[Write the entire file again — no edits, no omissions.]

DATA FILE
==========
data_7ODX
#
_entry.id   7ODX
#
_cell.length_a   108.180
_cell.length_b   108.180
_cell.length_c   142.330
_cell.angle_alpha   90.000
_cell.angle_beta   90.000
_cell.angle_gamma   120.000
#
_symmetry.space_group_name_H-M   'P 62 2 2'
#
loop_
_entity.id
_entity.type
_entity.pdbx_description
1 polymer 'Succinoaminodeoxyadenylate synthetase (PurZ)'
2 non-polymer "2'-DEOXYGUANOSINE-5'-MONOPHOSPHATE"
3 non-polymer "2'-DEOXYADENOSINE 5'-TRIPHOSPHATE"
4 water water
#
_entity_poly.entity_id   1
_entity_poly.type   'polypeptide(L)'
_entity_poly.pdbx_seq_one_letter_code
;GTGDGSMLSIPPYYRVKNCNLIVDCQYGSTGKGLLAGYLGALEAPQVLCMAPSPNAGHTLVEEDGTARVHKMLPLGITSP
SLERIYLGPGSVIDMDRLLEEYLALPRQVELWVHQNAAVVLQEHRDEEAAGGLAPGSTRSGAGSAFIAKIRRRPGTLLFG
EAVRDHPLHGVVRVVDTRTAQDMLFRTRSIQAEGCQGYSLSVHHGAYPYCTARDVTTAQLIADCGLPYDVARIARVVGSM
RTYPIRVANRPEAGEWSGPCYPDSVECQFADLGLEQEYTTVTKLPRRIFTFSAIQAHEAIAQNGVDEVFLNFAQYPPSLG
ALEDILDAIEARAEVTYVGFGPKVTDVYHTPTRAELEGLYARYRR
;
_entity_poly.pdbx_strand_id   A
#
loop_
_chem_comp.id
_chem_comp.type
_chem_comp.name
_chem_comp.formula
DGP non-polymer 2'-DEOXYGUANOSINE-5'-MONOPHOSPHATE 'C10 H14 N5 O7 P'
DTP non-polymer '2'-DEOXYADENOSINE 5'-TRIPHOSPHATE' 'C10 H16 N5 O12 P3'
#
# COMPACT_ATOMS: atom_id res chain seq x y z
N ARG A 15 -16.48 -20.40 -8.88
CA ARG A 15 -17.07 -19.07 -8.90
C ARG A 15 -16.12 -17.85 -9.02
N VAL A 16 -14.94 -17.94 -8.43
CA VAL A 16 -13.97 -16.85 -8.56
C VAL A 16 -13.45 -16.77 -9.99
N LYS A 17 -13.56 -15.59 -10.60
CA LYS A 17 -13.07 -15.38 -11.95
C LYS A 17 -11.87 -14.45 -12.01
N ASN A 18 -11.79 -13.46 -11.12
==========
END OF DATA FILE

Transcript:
data_7ODX
#
_entry.id   7ODX
#
_cell.length_a   108.180
_cell.length_b   108.180
_cell.length_c   142.330
_cell.angle_alpha   90.000
_cell.angle_beta   90.000
_cell.angle_gamma   120.000
#
_symmetry.space_group_name_H-M   'P 62 2 2'
#
loop_
_entity.id
_entity.type
_entity.pdbx_description
1 polymer 'Succinoaminodeoxyadenylate synthetase (PurZ)'
2 non-polymer "2'-DEOXYGUANOSINE-5'-MONOPHOSPHATE"
3 non-polymer "2'-DEOXYADENOSINE 5'-TRIPHOSPHATE"
4 water water
#
_entity_poly.entity_id   1
_entity_poly.type   'polypeptide(L)'
_entity_poly.pdbx_seq_one_letter_code
;GTGDGSMLSIPPYYRVKNCNLIVDCQYGSTGKGLLAGYLGALEAPQVLCMAPSPNAGHTLVEEDGTARVHKMLPLGITSP
SLERIYLGPGSVIDMDRLLEEYLALPRQVELWVHQNAAVVLQEHRDEEAAGGLAPGSTRSGAGSAFIAKIRRRPGTLLFG
EAVRDHPLHGVVRVVDTRTAQDMLFRTRSIQAEGCQGYSLSVHHGAYPYCTARDVTTAQLIADCGLPYDVARIARVVGSM
RTYPIRVANRPEAGEWSGPCYPDSVECQFADLGLEQEYTTVTKLPRRIFTFSAIQAHEAIAQNGVDEVFLNFAQYPPSLG
ALEDILDAIEARAEVTYVGFGPKVTDVYHTPTRAELEGLYARYRR
;
_entity_poly.pdbx_strand_id   A
#
loop_
_chem_comp.id
_chem_comp.type
_chem_comp.name
_chem_comp.formula
DGP non-polymer 2'-DEOXYGUANOSINE-5'-MONOPHOSPHATE 'C10 H14 N5 O7 P'
DTP non-polymer '2'-DEOXYADENOSINE 5'-TRIPHOSPHATE' 'C10 H16 N5 O12 P3'
#
# COMPACT_ATOMS: atom_id res chain seq x y z
N ARG A 15 -16.48 -20.40 -8.88
CA ARG A 15 -17.07 -19.07 -8.90
C ARG A 15 -16.12 -17.85 -9.02
N VAL A 16 -14.94 -17.94 -8.43
CA VAL A 16 -13.97 -16.85 -8.56
C VAL A 16 -13.45 -16.77 -9.99
N LYS A 17 -13.56 -15.59 -10.60
CA LYS A 17 -13.07 -15.38 -11.95
C LYS A 17 -11.87 -14.45 -12.01
N ASN A 18 -11.79 -13.46 -11.12